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在线翻译:
szdaily -> CHTF Special
SZ firm serves up cooking robot
     2015-November-19  08:53    Shenzhen Daily

    Liu Minxia

    mllmx@msn.com

    AT a large booth in the Shenzhen Convention and Exhibition Center’s Hall 1, the largest exhibiting hall at the high-tech fair, food is getting a surprising amount of attention.

    Visitors watch as noodles, rice, and steamed bread are made by a robot that was invented by a Shenzhen company.

    Called iCook, the robot was put onto the market only three months ago, although the company spent three years doing research and development. When the first version of the robot was launched in 2013, it was shown at the high-tech fair and won an award for creativity.

    Wu Yuelong is the man behind the robot. He is originally from North China’s Shanxi Province, where noodles are a staple food. Wu said he missed the noodles he grew up with when he moved to Guangdong in the 1990s.

    “I searched around for a bowl of noodles that tasted like those from home, but had no luck,” said Wu. “It was a shame I didn’t learn how to cook dishes from my hometown!”

    Wu used to sell electric cables, but his appetite for good noodles and inability to cook prompted him to develop a machine that could cook for him. He created a firm in Huizhou in 2011 and released a noodle-making machine in 2013.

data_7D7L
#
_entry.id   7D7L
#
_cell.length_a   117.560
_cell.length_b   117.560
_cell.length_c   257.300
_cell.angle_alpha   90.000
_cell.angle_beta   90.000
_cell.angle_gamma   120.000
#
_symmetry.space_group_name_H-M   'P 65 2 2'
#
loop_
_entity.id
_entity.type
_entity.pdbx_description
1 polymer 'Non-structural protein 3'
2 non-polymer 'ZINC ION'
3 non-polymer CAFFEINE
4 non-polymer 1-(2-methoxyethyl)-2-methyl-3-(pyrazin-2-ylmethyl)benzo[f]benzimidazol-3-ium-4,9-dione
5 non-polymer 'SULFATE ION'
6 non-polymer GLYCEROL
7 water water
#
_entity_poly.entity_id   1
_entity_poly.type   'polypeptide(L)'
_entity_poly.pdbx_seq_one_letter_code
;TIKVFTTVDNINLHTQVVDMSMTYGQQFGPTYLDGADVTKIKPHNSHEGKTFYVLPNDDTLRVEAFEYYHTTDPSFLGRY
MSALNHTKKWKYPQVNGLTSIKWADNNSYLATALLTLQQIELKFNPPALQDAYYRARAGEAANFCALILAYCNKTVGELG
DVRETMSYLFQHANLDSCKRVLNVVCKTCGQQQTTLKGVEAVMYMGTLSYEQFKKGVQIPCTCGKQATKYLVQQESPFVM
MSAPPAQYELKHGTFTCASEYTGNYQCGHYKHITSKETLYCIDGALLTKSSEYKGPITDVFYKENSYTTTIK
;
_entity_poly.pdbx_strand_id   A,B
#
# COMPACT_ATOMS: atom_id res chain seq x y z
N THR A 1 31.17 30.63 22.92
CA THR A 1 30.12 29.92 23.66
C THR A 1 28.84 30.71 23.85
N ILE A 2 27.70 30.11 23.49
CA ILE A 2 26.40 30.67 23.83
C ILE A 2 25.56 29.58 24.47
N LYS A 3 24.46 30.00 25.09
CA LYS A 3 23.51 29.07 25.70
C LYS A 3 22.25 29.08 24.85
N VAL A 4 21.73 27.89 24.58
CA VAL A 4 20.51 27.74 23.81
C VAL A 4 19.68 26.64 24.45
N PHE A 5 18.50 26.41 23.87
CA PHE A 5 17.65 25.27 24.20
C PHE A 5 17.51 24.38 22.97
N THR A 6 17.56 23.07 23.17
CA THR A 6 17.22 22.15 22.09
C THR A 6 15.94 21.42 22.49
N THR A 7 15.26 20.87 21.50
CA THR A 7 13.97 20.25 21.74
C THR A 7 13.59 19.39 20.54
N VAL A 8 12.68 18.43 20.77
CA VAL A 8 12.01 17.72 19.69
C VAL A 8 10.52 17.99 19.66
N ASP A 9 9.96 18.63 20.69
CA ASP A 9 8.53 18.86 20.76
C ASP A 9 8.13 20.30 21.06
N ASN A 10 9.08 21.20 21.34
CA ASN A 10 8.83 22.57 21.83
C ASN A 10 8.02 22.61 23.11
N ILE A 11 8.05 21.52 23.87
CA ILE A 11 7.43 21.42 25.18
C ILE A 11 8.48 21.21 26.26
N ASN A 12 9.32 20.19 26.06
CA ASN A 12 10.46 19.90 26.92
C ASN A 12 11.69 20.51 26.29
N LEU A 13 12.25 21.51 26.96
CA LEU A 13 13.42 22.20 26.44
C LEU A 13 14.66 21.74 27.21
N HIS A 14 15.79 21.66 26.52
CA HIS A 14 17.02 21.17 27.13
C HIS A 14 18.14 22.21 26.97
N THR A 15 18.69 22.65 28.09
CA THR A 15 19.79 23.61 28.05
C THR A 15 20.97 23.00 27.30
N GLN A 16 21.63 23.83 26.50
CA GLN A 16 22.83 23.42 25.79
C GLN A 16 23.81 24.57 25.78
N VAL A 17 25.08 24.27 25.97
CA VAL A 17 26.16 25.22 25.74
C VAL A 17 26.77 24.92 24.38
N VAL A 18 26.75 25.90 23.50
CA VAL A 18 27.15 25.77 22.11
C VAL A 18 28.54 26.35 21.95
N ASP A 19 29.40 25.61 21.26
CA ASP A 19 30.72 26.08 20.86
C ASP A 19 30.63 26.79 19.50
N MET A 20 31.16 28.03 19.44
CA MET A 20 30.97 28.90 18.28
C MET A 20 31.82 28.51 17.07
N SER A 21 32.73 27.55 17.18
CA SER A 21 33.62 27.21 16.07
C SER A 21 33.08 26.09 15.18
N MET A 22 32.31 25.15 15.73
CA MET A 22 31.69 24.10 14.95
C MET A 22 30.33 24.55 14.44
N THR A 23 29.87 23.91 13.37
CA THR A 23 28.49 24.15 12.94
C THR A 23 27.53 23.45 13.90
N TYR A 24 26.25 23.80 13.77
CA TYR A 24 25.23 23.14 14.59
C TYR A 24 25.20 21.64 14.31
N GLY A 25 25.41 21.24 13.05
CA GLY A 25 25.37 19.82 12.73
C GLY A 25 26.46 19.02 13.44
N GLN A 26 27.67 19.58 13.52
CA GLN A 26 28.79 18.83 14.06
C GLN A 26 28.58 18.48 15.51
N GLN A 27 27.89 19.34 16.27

The machine’s debut at the high-tech fair in 2013 also drew the attention of the Shenzhen Municipal Government, which later invited Wu to relocate his company to the city and set up a development and manufacturing facility in Longgang District.

    “The idea is that anyone who can’t cook — or is too busy or too lazy — can still eat fresh and healthy meals by getting iCook to do the hard work, instead of eating out,” said Wu, who has been visited by city leaders and potential investors at the fair.

    Selling for 5,980 yuan (US$937), the robot can make several types of noodles along with steamed bread and rice, according to sales manager Zhang Jingzong.

    Roughly 1,000 iCooks have been sold since August and larger orders are expected later this month, Zhang said.

    Unlike many programmed bread makers on the market, iCook can take the amount of water it needs on its own once the user chooses a recipe, Zhang said.

    The robot can also be controlled from anywhere via a smartphone app.

    It takes 15 minutes to make noodles, 30 minutes to cook rice and two hours to get steamed bread ready.

    A user can put ingredients in the machine before leaving home in the morning and activate it on the way home, so dinner will be ready when they arrive.

    The company has six Chinese patents with eight more pending and the robot hasn’t been copied yet, Zhang said. “The quick pace of urban life and the growing concern about food safety in China helped us obtain our first round of financing earlier this year, although I cannot disclose the amount,” he said. “Established home automation brands like Jiuyang and Midea have approached us for collaboration, but our boss Wu thinks the time is not ripe yet. We want to build our own brand at first.”

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